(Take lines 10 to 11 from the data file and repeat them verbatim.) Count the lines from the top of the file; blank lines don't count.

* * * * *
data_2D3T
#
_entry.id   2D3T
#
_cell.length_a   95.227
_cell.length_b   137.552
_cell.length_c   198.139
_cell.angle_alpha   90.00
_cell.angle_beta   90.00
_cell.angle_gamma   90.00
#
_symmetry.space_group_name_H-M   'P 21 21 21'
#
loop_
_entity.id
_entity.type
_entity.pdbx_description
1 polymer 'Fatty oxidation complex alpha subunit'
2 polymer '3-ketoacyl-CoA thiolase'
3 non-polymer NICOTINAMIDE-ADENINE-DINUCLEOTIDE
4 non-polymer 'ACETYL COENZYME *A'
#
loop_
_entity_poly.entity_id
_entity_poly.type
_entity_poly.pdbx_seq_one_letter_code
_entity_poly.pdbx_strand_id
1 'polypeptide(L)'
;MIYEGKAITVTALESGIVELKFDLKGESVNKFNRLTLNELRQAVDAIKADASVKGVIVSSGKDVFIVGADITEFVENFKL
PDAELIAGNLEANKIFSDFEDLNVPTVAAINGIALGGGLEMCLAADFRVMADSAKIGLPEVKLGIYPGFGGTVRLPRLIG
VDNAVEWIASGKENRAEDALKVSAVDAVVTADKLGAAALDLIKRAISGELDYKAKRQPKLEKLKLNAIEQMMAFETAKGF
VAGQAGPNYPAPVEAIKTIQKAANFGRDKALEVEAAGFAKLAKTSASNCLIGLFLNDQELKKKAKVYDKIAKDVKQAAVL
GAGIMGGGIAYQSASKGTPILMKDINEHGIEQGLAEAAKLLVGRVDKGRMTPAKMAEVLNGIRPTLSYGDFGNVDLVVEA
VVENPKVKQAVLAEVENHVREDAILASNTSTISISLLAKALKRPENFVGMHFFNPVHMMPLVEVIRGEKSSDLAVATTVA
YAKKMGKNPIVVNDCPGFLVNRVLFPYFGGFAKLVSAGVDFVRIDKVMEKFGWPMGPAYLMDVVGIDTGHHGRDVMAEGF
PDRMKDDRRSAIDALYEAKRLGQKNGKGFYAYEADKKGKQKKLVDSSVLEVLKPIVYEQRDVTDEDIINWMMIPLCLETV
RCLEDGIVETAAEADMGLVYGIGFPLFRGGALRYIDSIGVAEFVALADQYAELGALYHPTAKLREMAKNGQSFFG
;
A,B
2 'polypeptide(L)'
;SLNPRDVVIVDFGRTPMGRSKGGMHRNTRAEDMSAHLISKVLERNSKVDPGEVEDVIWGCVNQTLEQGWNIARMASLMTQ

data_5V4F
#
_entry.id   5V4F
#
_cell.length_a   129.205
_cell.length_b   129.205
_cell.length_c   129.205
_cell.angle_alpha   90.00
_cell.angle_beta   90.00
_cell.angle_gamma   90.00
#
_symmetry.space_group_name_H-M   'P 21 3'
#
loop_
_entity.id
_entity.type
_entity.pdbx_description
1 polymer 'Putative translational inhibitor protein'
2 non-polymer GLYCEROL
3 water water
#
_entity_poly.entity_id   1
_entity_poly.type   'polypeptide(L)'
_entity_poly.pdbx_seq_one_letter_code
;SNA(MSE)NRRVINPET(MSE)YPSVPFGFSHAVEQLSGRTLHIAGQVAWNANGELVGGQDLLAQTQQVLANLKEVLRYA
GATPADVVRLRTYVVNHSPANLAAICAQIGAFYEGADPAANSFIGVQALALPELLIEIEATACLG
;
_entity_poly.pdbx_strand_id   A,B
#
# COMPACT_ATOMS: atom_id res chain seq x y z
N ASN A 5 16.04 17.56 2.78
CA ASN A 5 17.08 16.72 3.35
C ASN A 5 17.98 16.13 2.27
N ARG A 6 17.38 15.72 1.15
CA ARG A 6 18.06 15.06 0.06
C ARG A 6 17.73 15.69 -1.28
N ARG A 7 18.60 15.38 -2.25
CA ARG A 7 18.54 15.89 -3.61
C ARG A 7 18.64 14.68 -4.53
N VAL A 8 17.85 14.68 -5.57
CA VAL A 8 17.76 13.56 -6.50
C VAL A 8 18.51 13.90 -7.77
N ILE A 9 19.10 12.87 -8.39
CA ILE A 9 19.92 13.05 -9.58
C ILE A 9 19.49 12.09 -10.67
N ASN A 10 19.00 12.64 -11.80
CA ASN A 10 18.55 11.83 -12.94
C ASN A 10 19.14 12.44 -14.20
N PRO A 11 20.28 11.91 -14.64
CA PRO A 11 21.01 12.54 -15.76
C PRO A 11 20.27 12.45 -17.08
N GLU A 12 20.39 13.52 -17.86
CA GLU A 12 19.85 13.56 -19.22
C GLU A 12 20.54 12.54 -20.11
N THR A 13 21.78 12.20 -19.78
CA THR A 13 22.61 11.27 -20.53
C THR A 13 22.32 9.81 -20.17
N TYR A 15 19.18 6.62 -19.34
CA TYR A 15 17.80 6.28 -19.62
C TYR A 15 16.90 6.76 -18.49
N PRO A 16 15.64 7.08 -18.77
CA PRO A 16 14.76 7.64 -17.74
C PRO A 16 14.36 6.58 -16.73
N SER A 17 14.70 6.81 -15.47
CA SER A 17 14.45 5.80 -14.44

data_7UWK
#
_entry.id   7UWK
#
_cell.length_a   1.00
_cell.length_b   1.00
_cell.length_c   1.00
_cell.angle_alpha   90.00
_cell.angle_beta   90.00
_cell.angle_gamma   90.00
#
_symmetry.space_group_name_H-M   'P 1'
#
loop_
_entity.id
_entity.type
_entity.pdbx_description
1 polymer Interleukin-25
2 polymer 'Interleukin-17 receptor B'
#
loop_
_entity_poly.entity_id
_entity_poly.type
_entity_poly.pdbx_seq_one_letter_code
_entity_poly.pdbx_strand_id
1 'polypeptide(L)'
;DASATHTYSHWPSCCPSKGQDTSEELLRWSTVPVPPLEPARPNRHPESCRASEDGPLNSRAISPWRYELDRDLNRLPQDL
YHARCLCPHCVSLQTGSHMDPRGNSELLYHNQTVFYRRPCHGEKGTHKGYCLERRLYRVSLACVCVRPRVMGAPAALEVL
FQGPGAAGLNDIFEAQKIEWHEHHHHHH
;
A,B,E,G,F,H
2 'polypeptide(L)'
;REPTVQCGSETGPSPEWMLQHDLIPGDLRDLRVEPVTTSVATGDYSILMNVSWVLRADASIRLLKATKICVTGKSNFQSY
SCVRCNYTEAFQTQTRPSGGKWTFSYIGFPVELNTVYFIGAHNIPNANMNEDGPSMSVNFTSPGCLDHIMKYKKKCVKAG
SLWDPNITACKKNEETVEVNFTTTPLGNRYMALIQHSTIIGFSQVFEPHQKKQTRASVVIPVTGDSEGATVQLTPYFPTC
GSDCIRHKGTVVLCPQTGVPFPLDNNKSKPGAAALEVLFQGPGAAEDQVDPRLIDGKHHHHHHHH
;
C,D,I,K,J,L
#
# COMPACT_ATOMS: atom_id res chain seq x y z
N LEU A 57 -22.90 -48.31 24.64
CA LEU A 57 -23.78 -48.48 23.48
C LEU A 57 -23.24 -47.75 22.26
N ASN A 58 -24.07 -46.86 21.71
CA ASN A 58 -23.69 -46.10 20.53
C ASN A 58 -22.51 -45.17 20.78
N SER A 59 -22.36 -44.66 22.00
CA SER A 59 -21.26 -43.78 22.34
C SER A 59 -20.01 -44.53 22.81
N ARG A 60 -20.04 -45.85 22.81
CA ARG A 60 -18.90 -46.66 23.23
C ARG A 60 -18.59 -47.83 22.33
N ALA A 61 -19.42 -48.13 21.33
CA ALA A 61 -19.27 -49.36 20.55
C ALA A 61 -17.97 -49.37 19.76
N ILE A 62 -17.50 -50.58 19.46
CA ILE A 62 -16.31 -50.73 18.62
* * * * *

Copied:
_cell.angle_gamma   90.00
#